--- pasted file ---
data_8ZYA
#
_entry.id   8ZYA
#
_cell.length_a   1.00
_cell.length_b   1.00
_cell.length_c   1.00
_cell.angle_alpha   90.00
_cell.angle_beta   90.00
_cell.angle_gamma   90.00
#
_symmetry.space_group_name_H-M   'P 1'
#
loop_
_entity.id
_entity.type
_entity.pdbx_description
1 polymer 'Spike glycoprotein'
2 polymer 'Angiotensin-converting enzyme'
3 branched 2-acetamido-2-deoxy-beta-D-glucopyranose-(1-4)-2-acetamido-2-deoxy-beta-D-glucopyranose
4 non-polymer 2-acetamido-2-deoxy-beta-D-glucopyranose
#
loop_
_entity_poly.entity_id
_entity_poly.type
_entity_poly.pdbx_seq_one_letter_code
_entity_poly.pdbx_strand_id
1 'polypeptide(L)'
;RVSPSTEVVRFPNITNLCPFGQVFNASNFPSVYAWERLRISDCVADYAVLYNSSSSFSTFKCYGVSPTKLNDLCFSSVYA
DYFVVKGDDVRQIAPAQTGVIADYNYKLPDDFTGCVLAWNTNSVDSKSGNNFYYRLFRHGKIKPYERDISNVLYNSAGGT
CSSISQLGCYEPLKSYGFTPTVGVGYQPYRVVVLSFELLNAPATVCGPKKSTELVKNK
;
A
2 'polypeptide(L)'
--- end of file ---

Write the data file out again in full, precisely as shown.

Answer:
data_8ZYA
#
_entry.id   8ZYA
#
_cell.length_a   1.00
_cell.length_b   1.00
_cell.length_c   1.00
_cell.angle_alpha   90.00
_cell.angle_beta   90.00
_cell.angle_gamma   90.00
#
_symmetry.space_group_name_H-M   'P 1'
#
loop_
_entity.id
_entity.type
_entity.pdbx_description
1 polymer 'Spike glycoprotein'
2 polymer 'Angiotensin-converting enzyme'
3 branched 2-acetamido-2-deoxy-beta-D-glucopyranose-(1-4)-2-acetamido-2-deoxy-beta-D-glucopyranose
4 non-polymer 2-acetamido-2-deoxy-beta-D-glucopyranose
#
loop_
_entity_poly.entity_id
_entity_poly.type
_entity_poly.pdbx_seq_one_letter_code
_entity_poly.pdbx_strand_id
1 'polypeptide(L)'
;RVSPSTEVVRFPNITNLCPFGQVFNASNFPSVYAWERLRISDCVADYAVLYNSSSSFSTFKCYGVSPTKLNDLCFSSVYA
DYFVVKGDDVRQIAPAQTGVIADYNYKLPDDFTGCVLAWNTNSVDSKSGNNFYYRLFRHGKIKPYERDISNVLYNSAGGT
CSSISQLGCYEPLKSYGFTPTVGVGYQPYRVVVLSFELLNAPATVCGPKKSTELVKNK
;
A
2 'polypeptide(L)'